The activity capable of promoting the growth of human erythroid burst-forming cells (BFU-E) in culture was measured in the sera from 39 patients with aplastic anemia (AA) and compared with similar activity in patients with various other hematologic disorders and 31 normal subjects. Burst-promoting activity (BPA) was determined by its ability to support erythroid burst growth from adherent cell-depleted normal human marrow cells. The results were expressed as the percentage of burst growth supported by test serum compared with cultures established in the presence of 20% test serum and 2.5% phytohemagglutinin-stimulated lymphocyte conditioned medium. The mean BPA level in normal serum was 18.5% (1.5 ± SEM) and was not significantly different from BPA levels in patients with various forms of nonhypoplastic anemia or polycythemia (10.2% ± 1.2%). In contrast, 15 of the 39 patients with AA had elevated BPA levels, ranging from 40.0% to 106.0%. These elevated levels did not correlate with serum erythropoietin or hematocrit values, white blood cell count, platelet count, time from diagnosis, or the presence or numbers of BFU-E in circulation. The BPA was shown not to be T cell growth factor (interleukin-2), and the effect was not blocked by the addition of cyclosporine to culture, consistent with a direct effect of this activity on BFU-E. When the 39 patients with AA were treated with antithymocyte globulin, 20 obtained a complete or partial remission. BPA levels determined from sera obtained before treatment did not correlate with response or duration of survival but did correlate with granulocyte-macrophage colony-stimulating activity (GM-CSA). Although BPA and GM-CSA may be elaborated as a result of lymphocyte activation in vivo in patients with AA, the elevated levels did not predict response to immunosuppressive therapy, and the physiologic role of these activities in normal hematopoietic regulation remains undefined.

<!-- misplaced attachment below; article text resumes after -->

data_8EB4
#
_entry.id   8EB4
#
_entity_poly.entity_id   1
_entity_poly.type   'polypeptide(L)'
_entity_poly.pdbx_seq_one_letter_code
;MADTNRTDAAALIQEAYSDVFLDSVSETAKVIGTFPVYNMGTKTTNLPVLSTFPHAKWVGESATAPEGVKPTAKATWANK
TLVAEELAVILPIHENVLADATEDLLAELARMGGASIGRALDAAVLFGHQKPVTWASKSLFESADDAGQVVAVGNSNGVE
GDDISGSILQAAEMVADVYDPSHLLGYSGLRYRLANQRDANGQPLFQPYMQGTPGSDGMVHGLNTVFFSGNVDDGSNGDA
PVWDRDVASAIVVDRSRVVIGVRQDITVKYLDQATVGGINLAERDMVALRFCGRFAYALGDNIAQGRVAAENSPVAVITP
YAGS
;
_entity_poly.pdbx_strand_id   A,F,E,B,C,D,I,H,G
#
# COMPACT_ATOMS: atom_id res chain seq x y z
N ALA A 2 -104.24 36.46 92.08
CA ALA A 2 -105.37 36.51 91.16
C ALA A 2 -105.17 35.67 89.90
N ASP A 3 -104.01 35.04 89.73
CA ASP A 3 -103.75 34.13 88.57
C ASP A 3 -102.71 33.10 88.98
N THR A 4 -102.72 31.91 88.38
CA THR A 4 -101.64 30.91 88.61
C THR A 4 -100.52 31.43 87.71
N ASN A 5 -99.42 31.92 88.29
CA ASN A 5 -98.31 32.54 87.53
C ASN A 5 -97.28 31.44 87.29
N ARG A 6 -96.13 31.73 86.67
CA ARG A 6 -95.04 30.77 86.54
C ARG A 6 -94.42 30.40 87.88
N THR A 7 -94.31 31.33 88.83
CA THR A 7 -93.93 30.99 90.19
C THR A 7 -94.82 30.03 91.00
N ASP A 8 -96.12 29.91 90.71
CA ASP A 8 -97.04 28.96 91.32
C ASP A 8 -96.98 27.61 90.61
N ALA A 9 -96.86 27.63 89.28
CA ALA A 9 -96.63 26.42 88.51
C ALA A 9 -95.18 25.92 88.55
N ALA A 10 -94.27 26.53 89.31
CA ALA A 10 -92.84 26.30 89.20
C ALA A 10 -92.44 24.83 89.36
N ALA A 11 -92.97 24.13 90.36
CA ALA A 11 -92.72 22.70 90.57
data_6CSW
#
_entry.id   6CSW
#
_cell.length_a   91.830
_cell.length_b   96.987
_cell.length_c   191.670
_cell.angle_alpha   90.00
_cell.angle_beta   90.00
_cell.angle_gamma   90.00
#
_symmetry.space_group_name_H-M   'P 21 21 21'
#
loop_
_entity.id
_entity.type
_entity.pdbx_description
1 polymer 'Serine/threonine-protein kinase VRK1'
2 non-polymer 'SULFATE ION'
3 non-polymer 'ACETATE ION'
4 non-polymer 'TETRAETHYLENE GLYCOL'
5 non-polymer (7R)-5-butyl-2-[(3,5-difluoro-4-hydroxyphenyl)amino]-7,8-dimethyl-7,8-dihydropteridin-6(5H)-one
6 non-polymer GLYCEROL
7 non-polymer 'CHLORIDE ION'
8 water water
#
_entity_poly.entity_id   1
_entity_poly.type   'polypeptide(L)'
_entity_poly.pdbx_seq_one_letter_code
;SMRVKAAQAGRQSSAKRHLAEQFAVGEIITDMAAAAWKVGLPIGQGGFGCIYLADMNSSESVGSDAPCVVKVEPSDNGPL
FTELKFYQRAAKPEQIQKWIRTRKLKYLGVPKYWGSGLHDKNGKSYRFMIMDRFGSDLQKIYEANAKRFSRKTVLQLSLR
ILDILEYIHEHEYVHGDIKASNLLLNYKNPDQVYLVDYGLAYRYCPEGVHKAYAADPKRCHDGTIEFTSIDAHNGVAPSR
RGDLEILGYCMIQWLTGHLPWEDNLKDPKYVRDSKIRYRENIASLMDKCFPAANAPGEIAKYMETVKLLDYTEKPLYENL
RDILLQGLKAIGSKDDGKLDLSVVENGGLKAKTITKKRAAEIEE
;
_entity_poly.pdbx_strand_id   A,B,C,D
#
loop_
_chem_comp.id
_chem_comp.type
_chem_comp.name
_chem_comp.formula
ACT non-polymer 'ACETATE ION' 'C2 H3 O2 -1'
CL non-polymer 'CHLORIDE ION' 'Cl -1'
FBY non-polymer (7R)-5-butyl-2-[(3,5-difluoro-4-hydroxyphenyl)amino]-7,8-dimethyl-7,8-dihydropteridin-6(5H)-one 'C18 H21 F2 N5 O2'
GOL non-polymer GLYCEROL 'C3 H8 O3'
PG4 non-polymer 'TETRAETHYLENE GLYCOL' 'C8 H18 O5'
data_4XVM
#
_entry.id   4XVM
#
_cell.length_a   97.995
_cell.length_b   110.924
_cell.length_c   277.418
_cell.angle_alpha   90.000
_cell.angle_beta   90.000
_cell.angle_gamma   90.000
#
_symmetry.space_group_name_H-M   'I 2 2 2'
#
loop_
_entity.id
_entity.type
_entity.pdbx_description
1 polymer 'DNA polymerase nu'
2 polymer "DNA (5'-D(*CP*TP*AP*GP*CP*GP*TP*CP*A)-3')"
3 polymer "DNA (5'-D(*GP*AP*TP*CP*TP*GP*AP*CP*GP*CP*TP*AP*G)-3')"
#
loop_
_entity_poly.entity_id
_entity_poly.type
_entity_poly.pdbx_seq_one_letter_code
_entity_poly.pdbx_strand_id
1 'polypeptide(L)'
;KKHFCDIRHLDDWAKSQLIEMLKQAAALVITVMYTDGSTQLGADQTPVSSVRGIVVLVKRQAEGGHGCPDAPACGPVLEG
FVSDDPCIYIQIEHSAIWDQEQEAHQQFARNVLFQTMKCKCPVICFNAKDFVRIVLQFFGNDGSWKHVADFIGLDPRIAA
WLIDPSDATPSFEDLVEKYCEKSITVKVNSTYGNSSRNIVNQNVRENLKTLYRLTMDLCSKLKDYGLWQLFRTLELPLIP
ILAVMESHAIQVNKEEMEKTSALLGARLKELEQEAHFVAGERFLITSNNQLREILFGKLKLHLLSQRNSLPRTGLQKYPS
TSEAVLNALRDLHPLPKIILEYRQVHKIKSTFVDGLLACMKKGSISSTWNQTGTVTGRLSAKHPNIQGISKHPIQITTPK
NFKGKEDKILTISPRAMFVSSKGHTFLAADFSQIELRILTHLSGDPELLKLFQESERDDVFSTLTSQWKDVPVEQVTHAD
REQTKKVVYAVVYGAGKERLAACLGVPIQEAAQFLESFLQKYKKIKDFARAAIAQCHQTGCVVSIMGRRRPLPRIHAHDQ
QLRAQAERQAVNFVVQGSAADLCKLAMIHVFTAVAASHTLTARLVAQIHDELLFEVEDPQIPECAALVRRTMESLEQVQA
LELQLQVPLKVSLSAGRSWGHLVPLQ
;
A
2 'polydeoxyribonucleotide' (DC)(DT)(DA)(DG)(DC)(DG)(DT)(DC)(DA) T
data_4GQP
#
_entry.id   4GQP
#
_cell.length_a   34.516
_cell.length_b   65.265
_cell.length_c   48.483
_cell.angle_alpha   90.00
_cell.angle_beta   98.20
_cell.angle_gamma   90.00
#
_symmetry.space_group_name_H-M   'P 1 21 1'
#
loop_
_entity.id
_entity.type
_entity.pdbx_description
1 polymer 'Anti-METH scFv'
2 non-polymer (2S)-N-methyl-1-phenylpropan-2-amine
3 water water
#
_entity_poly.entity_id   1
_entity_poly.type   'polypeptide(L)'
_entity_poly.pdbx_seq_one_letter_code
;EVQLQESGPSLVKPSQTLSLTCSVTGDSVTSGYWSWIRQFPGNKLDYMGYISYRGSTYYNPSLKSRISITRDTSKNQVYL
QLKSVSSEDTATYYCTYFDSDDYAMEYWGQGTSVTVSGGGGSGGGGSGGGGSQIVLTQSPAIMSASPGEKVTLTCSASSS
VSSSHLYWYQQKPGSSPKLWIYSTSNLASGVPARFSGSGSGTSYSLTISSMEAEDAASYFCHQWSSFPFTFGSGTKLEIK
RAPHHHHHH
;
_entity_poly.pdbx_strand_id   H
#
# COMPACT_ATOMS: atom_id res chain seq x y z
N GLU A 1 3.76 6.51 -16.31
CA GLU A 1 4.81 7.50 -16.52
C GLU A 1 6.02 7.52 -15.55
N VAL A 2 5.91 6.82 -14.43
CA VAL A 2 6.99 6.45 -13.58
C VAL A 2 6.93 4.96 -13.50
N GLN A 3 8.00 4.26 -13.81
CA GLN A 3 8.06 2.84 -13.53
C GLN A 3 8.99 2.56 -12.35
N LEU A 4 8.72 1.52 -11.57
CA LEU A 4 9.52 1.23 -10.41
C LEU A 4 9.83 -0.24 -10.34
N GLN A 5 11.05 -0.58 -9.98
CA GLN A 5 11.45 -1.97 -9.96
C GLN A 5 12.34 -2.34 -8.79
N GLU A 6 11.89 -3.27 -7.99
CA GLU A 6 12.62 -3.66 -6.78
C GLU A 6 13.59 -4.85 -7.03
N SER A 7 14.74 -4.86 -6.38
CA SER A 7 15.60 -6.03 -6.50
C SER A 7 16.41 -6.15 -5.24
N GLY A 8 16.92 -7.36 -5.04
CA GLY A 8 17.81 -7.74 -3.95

|Original language||English (US)|
|Number of pages||8|
|Journal||The Journal of Laboratory and Clinical Medicine|
|State||Published - 1985|
ASJC Scopus subject areas
- Pathology and Forensic Medicine